Being disciplined in no way means you have to “go hard or go home”. But many take an all-or-nothing approach. Everyone can relate to the pain and pitfalls of setting tough goals only to fall down at the first hurdle. Take the perennial problem of losing weight. We’ve all heard of or been victim to yo-yo dieting and part of the reason we fall for fad diets is because we want fast results.
We live in the age of instant gratification as products and services have become so accessible. You can stream programs instantaneously and binge-watch your favourite shows. From food to fashion, everything is available on-demand. As our attention spans have shortened, we’ve become more impatient and less tolerant.
Playing the long game is simply not an option for many, but for those who are prepared to do the hard yards, albeit in small bite-sized chunks, results are forthcoming and they tend to be permanent. Discipline is synonymous with habit. Good habits performed daily create lifelong change.
In the example of losing weight, rather than go on a diet to lose kilos fast, only to succumb to the late night proverbial junkfood hit in desperation, the slower approach of maintaining a nutritious regimen over a longer time will inevitably yield better results. You see this in all areas of life.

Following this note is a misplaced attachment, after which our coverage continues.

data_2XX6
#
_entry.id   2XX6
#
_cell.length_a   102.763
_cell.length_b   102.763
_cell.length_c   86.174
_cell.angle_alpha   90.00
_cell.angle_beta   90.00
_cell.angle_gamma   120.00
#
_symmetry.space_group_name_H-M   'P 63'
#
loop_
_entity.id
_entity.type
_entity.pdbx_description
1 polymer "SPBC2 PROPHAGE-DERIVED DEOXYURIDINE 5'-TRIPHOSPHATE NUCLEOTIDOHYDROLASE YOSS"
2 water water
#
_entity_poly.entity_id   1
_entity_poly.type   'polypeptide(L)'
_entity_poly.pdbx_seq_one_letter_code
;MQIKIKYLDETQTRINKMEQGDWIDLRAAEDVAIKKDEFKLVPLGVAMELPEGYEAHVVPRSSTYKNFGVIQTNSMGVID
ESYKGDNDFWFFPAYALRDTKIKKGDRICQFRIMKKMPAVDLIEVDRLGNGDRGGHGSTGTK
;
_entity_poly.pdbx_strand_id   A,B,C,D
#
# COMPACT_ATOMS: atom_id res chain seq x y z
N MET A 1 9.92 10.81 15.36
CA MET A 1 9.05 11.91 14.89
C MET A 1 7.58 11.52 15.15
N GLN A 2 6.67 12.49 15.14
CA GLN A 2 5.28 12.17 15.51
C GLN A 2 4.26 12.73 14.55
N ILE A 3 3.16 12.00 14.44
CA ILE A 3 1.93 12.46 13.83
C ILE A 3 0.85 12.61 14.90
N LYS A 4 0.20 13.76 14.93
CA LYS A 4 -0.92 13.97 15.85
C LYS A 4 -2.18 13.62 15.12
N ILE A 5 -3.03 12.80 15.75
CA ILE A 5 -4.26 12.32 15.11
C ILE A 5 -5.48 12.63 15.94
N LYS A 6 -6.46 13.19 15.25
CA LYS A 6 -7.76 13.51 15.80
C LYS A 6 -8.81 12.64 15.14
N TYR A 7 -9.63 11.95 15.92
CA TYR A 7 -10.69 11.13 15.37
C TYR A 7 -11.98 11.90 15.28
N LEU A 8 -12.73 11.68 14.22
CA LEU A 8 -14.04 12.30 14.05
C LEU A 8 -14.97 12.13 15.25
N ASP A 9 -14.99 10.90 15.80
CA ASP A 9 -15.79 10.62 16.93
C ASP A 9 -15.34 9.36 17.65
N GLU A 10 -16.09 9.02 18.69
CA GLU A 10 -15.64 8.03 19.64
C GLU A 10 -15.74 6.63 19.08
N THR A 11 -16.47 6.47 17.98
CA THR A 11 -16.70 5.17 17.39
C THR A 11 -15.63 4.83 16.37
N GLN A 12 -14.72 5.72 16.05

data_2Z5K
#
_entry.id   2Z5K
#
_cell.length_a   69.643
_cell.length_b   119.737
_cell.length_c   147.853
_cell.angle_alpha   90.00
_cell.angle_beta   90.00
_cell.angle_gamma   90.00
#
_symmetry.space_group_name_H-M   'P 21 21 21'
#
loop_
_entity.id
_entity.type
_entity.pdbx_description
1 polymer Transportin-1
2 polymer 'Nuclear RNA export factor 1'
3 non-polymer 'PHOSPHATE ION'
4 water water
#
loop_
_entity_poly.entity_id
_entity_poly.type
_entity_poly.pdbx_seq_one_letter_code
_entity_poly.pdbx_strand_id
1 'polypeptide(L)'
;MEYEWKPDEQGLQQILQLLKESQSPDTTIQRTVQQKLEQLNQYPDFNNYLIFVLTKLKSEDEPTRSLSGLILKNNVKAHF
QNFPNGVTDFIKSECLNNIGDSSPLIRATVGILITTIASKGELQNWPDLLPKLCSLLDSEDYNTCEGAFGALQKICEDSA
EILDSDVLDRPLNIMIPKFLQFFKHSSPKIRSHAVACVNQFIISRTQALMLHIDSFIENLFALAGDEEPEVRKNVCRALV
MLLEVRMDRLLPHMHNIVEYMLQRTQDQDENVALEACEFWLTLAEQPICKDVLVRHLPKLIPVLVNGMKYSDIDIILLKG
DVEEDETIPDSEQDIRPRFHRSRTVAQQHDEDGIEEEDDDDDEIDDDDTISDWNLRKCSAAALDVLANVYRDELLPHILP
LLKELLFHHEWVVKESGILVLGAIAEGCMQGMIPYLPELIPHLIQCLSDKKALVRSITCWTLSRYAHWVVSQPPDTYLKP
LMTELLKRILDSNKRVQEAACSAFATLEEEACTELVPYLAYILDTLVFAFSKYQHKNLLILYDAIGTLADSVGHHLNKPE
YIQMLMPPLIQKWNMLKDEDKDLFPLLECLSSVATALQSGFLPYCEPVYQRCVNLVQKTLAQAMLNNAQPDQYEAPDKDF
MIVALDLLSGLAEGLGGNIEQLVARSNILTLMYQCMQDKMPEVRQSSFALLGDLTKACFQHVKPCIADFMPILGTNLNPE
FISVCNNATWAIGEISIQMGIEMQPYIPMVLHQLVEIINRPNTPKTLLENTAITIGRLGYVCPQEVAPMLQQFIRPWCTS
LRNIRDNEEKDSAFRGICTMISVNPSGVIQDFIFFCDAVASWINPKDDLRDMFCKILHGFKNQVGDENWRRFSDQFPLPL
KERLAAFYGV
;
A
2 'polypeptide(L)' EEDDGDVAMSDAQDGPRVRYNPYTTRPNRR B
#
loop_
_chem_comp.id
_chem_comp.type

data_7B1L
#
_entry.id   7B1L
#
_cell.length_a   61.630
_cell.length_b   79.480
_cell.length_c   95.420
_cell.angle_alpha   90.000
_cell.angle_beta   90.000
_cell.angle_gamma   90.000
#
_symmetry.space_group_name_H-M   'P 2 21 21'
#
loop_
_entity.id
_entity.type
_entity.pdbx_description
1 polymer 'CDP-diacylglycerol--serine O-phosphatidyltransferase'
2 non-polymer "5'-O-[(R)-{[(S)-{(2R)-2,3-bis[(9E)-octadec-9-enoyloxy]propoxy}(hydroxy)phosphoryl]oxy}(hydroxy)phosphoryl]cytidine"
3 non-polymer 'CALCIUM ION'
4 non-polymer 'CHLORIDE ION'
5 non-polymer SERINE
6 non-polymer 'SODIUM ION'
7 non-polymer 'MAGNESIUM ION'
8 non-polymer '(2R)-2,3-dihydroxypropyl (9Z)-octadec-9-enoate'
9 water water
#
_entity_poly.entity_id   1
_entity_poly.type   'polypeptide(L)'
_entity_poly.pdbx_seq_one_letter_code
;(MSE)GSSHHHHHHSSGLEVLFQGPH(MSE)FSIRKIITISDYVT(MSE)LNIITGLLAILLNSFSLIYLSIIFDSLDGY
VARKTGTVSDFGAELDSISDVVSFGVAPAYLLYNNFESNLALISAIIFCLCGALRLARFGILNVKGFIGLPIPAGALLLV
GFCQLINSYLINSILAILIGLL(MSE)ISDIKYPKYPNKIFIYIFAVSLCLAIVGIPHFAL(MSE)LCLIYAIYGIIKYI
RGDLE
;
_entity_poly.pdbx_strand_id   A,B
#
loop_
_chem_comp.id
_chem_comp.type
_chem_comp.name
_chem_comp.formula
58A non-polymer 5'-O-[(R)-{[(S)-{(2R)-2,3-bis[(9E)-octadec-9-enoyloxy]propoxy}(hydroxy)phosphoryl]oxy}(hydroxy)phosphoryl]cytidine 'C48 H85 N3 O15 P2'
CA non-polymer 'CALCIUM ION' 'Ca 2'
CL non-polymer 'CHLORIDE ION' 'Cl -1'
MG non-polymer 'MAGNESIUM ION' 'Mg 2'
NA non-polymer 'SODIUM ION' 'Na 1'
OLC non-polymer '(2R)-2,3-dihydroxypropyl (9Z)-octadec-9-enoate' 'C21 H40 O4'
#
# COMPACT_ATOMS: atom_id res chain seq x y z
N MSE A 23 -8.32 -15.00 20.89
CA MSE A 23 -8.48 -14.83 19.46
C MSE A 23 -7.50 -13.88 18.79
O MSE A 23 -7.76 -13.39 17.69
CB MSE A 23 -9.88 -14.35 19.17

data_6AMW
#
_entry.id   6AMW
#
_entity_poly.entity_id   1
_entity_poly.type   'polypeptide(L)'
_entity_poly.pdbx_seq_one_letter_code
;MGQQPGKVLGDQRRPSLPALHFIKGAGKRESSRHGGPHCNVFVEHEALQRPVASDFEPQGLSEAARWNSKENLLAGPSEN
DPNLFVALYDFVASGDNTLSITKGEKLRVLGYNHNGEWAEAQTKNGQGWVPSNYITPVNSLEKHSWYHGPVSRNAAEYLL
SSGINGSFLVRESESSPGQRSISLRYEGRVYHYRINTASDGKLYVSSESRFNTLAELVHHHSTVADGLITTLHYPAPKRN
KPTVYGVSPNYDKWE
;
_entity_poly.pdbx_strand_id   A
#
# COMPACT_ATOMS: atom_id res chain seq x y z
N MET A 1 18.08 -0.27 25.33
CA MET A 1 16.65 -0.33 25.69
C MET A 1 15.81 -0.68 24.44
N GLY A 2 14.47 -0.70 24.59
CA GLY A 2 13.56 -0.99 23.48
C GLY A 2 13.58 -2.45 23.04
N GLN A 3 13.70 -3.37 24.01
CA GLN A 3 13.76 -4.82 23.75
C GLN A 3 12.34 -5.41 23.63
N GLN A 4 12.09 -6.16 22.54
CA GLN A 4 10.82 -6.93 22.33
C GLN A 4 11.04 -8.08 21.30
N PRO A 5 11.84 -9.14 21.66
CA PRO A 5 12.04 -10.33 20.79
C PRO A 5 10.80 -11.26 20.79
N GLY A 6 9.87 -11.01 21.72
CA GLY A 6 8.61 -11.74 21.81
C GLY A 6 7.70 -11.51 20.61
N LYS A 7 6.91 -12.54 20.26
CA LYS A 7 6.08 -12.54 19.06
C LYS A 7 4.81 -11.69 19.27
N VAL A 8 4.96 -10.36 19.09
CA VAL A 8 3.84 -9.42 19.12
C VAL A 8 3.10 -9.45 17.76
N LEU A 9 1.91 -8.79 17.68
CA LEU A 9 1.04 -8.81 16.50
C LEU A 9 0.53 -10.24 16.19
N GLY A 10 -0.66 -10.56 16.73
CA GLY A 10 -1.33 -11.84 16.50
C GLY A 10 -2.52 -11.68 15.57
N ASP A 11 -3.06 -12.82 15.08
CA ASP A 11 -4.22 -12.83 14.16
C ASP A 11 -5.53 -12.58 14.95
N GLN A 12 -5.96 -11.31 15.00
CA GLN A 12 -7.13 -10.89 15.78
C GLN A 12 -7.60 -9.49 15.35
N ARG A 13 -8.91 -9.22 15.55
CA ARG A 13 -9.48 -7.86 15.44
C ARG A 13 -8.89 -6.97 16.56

Going hardcore at the gym for two weeks will barely create a difference in your physical wellbeing, but doing a workout three times a week for a year will produce a change in size, shape and fitness. Moreover, once you’re in the habit or have adopted a set routine, it’s much easier to stay in that groove. The stop-start approach means we never get into a momentum and are often left feeling demoralised and frustrated.
Decide to be disciplined
Jeff Olson, who wrote The Slight Edge: Turning Simple Disciplines Into Massive Success and Happiness, discusses how small actions over time will make a big difference in the long term. He argues that the daily decisions you make have a cumulative effect. Mathematically speaking, this makes perfect sense. Just as you may decide to eat nutritious food every day to achieve an overall goal, Olson points out that eating healthily for one day makes no impact at all. It’s the compound effect that yields the results.
Conversely, munching down a chocolate bar occasionally won’t make a significant difference at all to your median weight. However, a chocolate bar every day of the week for a full year will eventuate in having to invest in a new wardrobe. To paraphrase an old saying, one sunny day does not a summer make.
Discipline is synonymous with habit. Good habits performed daily create lifelong change.
Any major undertaking, such as training for a marathon or mastering an instrument, requires this regulated approach. In addition there’s a range of subsequent decisions to optimise lasting success. In the case of losing weight, it isn’t merely about the discipline of nutrition and portion control. For instance, what you put in your shopping cart matters so when you open your fridge only an array of healthy options is up for grabs. Temptation is not there to derail your resolve. It’s these collateral decisions that make a difference in how achievable the goal is.